Apple has slashed revenue expectations for the first quarter of 2019 (ended December 29) to $84 billion, which is lower than the earlier estimate of $89 – $93 billion. Apple CEO Tim Cook in a letter to investors wrote that the company knew the first quarter would be impacted by macroeconomic factors as well as some ‘Apple-specific’ issues.
Apple is predicting a revenue decline of nearly 5 per cent decline from the same quarter a year ago for the first quarter of 2019. In the first quarter of 2018, Apple reported a revenue of $88.3 billion, which was an increase of 13 percent from the year-ago quarter and had called it an all-time record.
The company’s shares fell by 8 per cent after today’s announcement. So what is the reason for fall in revenue in 2019?
Timing of new the iPhone XS launch compared to iPhone X in 2017
Cook has said that the different timing of iPhone launches has impacted the revenues. The iPhone XS and iPhone XS Max shipped in the the fourth quarter of 2018, which Cook notes accounted for early sales in that quarter.
However, last year the iPhone X shipped in first quarter of 2018 (October to December 2017 for Apple), thus accounted for early sales in the December quarter. In 2017, the iPhone X only shipped in November. The letter notes that this difference in shipping times has created a difficult compare for the first quarter of 2019.
The strong US dollar has created “foreign exchange headwinds.” According to Cook’s letter Apple had “forecasted this would reduce our revenue growth by about 200 basis points as compared to the previous year.” The strengthening dollar has meant higher prices for iPhones across the world, including in markets like India, where the rupee has seen as a major fall against the US currency.
Economic weakness in emerging markets like China
Cook says while they had expected economic weakness in some emerging markets, it has had a “significantly greater impact” than what the company projected. The “economic deceleration, particularly in Greater China,” has had a much more negative impact that expected.
Apple saw over 100 percent of year-over-year worldwide revenue decline in Greater China across iPhone, Mac and iPad, explains the letter.
“China’s economy began to slow in the second half of 2018. The government-reported GDP growth during the September quarter was the second lowest in the last 25 years. We believe the economic environment in China has been further impacted by rising trade tensions with the United States,” Cook says in the letter.
He also talks of how the contraction in Greater China’s smartphone market has been particularly sharp. Still Cook insists that Apple’s business in China has a bright future, and that they have set a new record for services revenue in China. Apple also says that their installed base of devices grew over the last year in China.
The Apple CEO acknowledges that these and other factors have “resulted in fewer iPhone upgrades.”
Supply constraints and the number of new products from Apple also impacted sales of products during the first quarter. “Sales of Apple Watch Series 4 and iPad Pro were constrained much or all of the quarter. AirPods and MacBook Air were also constrained,” Cook said in the letter.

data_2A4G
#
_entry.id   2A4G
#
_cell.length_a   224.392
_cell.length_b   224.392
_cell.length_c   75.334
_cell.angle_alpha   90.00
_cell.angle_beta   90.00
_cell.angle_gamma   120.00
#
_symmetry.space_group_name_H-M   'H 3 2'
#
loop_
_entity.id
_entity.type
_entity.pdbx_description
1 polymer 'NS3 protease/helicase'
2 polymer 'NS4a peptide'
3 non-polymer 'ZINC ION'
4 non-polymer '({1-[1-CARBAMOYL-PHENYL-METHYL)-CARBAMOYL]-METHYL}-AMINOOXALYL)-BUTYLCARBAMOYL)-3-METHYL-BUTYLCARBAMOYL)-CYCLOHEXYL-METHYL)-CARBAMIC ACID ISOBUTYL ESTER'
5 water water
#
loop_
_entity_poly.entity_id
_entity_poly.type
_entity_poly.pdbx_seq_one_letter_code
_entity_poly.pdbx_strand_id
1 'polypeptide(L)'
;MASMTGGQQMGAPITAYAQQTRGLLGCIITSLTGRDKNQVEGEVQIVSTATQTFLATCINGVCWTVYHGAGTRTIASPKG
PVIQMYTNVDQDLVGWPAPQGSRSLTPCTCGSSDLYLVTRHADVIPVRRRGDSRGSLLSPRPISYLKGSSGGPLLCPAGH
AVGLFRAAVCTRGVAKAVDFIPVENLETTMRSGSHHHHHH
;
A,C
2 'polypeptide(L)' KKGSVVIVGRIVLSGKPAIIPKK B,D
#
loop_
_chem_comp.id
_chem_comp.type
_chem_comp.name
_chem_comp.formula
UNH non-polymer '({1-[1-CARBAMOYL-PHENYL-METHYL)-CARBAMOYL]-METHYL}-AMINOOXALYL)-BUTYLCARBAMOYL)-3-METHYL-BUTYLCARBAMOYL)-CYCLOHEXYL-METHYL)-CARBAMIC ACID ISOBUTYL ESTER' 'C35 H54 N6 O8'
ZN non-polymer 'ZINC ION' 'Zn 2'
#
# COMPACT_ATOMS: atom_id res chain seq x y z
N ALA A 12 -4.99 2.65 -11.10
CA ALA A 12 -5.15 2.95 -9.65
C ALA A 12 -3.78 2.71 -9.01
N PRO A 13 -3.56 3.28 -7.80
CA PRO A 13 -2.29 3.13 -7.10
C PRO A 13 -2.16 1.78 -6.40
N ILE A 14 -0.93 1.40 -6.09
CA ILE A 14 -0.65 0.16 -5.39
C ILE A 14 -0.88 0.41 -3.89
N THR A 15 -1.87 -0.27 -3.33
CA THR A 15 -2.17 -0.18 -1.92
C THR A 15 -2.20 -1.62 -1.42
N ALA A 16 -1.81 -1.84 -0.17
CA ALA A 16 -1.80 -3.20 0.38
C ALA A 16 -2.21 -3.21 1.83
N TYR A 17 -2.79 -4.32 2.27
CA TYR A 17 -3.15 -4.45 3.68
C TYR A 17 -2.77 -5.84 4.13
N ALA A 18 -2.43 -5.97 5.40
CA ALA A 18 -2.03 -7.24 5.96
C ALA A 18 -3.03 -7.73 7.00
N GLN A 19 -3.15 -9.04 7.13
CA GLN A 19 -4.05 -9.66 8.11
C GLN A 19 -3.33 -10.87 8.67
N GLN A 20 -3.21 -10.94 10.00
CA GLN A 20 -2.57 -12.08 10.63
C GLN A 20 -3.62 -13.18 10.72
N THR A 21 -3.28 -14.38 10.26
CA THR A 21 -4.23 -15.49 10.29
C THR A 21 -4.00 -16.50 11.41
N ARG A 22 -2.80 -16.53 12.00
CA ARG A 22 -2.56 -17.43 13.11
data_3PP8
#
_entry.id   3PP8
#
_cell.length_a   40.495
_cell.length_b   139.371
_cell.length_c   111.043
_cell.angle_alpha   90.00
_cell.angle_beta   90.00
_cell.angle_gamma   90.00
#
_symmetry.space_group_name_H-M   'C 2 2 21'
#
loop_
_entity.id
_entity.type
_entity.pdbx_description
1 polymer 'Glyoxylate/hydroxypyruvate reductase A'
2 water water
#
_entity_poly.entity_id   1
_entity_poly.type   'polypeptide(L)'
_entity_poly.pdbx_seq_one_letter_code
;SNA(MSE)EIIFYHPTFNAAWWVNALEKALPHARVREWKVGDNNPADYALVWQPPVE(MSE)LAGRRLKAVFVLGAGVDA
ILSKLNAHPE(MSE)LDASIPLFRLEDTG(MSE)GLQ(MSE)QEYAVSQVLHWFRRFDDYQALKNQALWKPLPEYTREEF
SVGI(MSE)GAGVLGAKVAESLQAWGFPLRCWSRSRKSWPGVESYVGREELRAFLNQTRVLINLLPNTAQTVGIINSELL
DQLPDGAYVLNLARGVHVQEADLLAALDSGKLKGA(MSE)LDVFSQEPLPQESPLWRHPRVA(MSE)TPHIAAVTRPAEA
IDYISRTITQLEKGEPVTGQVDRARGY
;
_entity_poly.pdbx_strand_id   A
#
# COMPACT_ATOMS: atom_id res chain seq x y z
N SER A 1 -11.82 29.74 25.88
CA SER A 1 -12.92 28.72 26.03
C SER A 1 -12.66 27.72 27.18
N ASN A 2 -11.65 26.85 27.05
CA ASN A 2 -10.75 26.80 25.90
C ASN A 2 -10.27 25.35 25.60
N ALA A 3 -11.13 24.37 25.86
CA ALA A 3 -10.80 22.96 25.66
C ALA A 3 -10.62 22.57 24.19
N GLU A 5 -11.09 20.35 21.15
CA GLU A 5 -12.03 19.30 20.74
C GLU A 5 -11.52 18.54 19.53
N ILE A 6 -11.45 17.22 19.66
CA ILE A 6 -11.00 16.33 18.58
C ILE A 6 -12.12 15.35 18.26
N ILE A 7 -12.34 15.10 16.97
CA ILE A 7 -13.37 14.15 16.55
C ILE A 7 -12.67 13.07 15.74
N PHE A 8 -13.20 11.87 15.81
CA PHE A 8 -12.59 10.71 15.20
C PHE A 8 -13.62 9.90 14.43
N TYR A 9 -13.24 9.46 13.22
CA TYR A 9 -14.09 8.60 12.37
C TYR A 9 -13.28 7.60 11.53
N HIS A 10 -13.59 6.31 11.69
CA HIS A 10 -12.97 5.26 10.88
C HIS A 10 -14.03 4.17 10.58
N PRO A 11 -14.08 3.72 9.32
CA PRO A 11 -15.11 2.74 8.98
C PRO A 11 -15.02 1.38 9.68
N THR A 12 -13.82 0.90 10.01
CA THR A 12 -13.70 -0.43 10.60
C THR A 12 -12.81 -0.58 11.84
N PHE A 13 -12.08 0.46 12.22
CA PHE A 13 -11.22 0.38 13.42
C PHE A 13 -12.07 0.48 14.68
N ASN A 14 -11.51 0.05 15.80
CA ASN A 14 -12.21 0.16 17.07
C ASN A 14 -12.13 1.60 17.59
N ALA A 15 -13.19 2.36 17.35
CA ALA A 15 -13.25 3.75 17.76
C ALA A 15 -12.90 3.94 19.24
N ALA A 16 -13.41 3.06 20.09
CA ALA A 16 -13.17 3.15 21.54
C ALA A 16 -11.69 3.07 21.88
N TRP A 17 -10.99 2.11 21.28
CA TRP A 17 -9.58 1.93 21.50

Lower iPhone upgrades
More importantly, Apple is no longer seeing iPhone upgrades like it used to, especially in some developed markets. Cook again said that macroeconomic challenges in some markets were a key contributor to this trend.
The reason for few upgrades in developed markets are consumers adapting to a world with fewer carrier subsidies, higher price given the US dollar strengthening. He also mentioned how some customers taking advantage of significantly reduced pricing for iPhone battery replacements contributed to lower upgrades.
Growth in services, Mac, Wearables and iPad
While the iPhone did not fare as expected, Apple has said that all categories outside of iPhone combined to grow almost 19 percent year-over-year. This includes Services, iPad, Mac, Wearbles, Home and accessories.
Apple says their installed base of active devices hit a new all-time high—growing by more than 100 million units in 12 months. “There are more Apple devices being used than ever before, and it’s a testament to the ongoing loyalty, satisfaction and engagement of our customers,” Cook noted.
Services generated $10.8 billion in revenue during the quarter and Apple says they are on track of doubling the size of this business from 2016 to 2020. Wearables grew by almost 50 percent year-over-year, as Apple Watch and AirPods were popular.
The new MacBook Air and Mac mini helped Mac’s year-over-year revenue growth, while the new iPad Pro helped drive the category to year-over-year double-digit revenue growth.
“We also expect to set all-time revenue records in several developed countries, including the United States, Canada, Germany, Italy, Spain, the Netherlands and Korea. And, while we saw challenges in some emerging markets, others set records, including Mexico, Poland, Malaysia and Vietnam,” Cook said in the letter.
Towards the end of the letter, Cook sought to reassure investors saying, “Apple innovates like no other company on earth, and we are not taking our foot off the gas. We can’t change macroeconomic conditions, but we are undertaking and accelerating other initiatives to improve our results.” He has also talked of how Apple is making it easier to trade in a phone in their stores, easier financing options. Apple will reveal its results on January 29, 2019.